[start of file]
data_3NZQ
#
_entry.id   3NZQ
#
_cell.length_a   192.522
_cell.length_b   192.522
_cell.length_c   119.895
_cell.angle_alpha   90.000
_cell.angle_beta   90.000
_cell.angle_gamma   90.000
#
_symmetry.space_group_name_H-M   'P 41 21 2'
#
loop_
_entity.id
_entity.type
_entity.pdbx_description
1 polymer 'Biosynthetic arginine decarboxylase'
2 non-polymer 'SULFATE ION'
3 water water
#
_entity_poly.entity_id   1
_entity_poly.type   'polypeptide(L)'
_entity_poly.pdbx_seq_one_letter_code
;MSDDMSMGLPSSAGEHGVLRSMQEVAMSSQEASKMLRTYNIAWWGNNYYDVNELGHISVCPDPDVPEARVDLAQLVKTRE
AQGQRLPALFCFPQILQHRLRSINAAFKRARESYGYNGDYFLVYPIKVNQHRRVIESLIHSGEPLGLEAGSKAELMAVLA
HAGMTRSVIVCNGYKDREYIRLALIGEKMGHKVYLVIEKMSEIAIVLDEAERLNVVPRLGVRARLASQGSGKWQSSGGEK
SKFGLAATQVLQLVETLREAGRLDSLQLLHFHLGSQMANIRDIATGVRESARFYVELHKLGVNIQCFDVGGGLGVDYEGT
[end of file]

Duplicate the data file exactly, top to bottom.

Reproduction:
data_3NZQ
#
_entry.id   3NZQ
#
_cell.length_a   192.522
_cell.length_b   192.522
_cell.length_c   119.895
_cell.angle_alpha   90.000
_cell.angle_beta   90.000
_cell.angle_gamma   90.000
#
_symmetry.space_group_name_H-M   'P 41 21 2'
#
loop_
_entity.id
_entity.type
_entity.pdbx_description
1 polymer 'Biosynthetic arginine decarboxylase'
2 non-polymer 'SULFATE ION'
3 water water
#
_entity_poly.entity_id   1
_entity_poly.type   'polypeptide(L)'
_entity_poly.pdbx_seq_one_letter_code
;MSDDMSMGLPSSAGEHGVLRSMQEVAMSSQEASKMLRTYNIAWWGNNYYDVNELGHISVCPDPDVPEARVDLAQLVKTRE
AQGQRLPALFCFPQILQHRLRSINAAFKRARESYGYNGDYFLVYPIKVNQHRRVIESLIHSGEPLGLEAGSKAELMAVLA
HAGMTRSVIVCNGYKDREYIRLALIGEKMGHKVYLVIEKMSEIAIVLDEAERLNVVPRLGVRARLASQGSGKWQSSGGEK
SKFGLAATQVLQLVETLREAGRLDSLQLLHFHLGSQMANIRDIATGVRESARFYVELHKLGVNIQCFDVGGGLGVDYEGT